The effectiveness of concomitant use of cross-sectional anatomy and CT images in teaching anatomy to medical imaging students

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Aziz, Joseph
Thorogood, Joanna
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Conference Contribution - Oral Presentation
Ngā Upoko Tukutuku (Māori subject headings)
New Zealand
medical imaging students
medical imaging education
Unitec courses
computed tomography scan (CT scans)
CT scans
Aziz, J., & Thorogood, J. (2019, December). The Effectiveness of Concomitant Use of Cross-Sectional Anatomy and CT images in Teaching Anatomy to Medical Imaging Students. Paper presented at the The Annual conference of ANZACA 2019, University of Western Australia, Perth, Australia.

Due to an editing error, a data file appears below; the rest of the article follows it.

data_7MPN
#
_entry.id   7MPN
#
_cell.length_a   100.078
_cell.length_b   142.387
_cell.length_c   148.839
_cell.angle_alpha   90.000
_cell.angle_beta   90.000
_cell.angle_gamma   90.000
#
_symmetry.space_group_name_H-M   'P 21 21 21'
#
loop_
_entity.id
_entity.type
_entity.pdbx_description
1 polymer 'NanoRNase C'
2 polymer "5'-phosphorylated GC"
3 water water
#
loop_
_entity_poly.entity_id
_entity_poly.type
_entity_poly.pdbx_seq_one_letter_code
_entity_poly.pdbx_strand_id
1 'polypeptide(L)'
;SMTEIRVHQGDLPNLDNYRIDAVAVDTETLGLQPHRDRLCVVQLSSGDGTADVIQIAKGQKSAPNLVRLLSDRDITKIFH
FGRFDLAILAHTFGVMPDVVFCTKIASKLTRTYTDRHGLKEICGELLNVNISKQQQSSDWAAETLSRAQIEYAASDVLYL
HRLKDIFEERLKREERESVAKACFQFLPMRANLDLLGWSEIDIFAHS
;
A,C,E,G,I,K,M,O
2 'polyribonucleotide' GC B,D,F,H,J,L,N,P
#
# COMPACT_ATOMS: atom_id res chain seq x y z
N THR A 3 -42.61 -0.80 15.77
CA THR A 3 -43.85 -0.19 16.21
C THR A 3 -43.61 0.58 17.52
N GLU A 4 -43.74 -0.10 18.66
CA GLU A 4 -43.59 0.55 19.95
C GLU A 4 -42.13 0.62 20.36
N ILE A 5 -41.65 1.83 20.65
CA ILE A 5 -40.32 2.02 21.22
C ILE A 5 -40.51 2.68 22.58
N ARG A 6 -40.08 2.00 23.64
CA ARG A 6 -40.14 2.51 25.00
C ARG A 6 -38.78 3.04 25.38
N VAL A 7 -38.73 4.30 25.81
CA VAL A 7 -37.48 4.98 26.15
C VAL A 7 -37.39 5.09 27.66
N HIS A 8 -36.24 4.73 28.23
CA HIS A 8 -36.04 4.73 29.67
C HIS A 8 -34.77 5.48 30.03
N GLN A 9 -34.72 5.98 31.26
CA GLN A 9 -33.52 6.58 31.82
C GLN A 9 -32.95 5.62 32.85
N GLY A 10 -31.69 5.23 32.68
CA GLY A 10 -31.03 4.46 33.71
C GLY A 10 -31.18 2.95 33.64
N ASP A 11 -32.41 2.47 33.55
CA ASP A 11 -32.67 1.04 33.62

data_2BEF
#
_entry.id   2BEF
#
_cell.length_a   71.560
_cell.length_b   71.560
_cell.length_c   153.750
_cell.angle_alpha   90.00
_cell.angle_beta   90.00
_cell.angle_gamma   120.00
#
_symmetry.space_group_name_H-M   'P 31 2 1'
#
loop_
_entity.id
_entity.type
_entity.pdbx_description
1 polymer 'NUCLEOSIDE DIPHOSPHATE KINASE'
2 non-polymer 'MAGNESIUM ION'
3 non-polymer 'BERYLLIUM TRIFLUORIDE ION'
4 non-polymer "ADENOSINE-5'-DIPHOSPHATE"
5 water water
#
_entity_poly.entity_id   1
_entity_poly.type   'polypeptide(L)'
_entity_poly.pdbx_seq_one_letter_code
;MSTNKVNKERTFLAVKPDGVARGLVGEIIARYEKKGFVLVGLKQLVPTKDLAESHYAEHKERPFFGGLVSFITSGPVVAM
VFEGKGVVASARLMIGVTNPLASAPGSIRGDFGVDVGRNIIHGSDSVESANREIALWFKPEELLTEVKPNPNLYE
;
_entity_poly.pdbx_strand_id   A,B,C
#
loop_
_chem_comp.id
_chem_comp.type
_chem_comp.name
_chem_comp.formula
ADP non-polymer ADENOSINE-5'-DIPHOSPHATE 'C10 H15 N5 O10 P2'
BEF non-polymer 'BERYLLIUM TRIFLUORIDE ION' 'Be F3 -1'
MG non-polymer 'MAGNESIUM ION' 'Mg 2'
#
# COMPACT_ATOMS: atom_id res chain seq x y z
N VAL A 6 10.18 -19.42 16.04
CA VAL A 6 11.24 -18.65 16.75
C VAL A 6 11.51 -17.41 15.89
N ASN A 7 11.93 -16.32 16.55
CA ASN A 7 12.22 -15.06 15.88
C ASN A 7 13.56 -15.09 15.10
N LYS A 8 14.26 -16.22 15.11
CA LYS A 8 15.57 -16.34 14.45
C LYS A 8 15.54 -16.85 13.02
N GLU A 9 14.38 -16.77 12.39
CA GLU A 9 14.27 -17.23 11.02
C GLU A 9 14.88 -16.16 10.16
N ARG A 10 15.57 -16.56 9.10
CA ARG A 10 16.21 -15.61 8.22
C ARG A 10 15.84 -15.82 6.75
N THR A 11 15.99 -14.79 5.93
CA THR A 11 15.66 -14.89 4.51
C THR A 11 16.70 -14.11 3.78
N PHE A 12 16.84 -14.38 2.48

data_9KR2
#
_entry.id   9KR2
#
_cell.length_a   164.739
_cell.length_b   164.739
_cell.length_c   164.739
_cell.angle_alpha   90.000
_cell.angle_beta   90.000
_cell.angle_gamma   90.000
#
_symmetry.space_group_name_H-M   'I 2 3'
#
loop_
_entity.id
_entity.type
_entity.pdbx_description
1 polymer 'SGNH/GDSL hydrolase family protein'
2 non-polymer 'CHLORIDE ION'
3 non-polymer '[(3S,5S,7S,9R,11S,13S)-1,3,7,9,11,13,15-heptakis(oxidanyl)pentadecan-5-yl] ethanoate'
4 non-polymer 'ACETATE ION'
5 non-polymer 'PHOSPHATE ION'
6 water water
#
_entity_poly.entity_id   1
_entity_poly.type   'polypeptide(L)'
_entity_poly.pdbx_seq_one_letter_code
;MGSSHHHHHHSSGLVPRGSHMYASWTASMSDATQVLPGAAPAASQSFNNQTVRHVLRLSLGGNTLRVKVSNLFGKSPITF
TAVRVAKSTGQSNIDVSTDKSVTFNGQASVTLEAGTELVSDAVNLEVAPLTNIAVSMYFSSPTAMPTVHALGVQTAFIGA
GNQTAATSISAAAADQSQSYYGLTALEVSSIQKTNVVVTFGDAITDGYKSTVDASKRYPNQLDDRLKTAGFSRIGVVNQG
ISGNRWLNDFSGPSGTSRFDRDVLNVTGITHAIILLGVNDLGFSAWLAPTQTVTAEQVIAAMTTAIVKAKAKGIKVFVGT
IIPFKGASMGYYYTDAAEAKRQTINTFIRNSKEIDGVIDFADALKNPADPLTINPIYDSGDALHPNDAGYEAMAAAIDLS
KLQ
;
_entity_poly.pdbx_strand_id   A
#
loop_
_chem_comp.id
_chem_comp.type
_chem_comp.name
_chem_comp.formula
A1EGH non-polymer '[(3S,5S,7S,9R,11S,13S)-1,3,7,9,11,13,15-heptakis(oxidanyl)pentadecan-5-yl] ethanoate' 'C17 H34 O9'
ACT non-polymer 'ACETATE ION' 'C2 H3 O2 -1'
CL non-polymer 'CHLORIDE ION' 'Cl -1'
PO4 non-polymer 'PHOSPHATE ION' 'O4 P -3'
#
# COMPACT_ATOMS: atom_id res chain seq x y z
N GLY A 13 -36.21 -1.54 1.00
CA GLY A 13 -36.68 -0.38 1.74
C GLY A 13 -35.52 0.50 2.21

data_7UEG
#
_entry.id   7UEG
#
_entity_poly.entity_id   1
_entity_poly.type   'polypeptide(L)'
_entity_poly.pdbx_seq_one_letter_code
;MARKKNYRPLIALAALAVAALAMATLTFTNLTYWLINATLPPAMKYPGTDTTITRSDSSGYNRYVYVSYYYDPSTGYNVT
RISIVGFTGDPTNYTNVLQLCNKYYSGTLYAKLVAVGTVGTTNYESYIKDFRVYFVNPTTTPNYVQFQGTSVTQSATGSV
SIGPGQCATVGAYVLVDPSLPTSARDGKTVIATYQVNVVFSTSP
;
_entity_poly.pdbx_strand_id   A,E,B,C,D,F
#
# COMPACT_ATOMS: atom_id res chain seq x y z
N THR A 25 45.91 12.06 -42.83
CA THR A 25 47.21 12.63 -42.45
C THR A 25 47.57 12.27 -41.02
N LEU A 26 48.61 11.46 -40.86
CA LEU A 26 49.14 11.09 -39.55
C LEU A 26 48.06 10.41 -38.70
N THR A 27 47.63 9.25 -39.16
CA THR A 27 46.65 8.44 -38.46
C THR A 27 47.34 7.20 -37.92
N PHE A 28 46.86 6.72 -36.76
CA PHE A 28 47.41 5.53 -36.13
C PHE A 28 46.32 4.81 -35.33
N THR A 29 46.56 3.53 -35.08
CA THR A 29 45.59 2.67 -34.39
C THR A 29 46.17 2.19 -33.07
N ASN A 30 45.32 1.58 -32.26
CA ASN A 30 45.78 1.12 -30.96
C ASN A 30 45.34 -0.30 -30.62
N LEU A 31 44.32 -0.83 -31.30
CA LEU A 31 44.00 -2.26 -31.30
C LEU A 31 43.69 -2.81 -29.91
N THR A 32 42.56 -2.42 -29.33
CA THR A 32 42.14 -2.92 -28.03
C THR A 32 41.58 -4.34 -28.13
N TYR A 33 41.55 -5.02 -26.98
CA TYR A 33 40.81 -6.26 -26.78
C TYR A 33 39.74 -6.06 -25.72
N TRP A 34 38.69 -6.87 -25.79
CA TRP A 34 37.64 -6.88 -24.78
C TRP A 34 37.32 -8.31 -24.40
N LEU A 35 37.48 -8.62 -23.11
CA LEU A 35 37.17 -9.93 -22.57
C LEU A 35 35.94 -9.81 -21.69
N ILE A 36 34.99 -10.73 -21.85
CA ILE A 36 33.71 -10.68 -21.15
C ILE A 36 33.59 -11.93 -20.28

BACKGROUND: Cross-sectional anatomy is crucial in the comprehensive study of the details of the whole body to the medical students in general; while to the medical imaging students in particular. Furthermore, it is most important to the medical imaging specialists during their education or after graduation to improve their skills in imaging interpretation; mainly for CT scan and MRI. OBJECTIVE: To determine the value of teaching cross-sectional anatomy to medical imaging students and its effectiveness to improve their skills in imaging interpretation. MATERIALS AND METHODS: Fifty-eight students from the medical imaging program were were included in this study. Students were divided into two groups; Group I (29) from the academic year 2017-2018 had been taught sectional anatomy without concomitant use of CT images 1 year before the test, Group II (29 ) from the academic year 2018-2019 and were studying sectional anatomy with concomitant use of CT images. The educational methodology consists of identifying anatomical structures displayed in plastinated sections from human cadavers available on online resource and its corresponding anatomical structures in computed tomography (CT) sections from healthy patients on the same or another online resource. To assess and verify the impact of learning sectional anatomy on radiological knowledge, students were asked to identify ten anatomical structures on thoracic CT images at the level of the aortic arch (superior mediastinum). RESULTS: The percentages of students in groups I and II who correctly identified the anatomical structures in the test were measured. The percentage of errors in group II were much lower than the errors in the group I. Analysis of the results revealed a significant difference in test scores with scores of 89.7% and 65.5%, respectively. CONCLUSION: These results provide evidence that the implementation of the sectional anatomy as a tool in teaching anatomy becomes a crucial fact in medical imaging curricula and has a great impact on subsequent CT interpretation.
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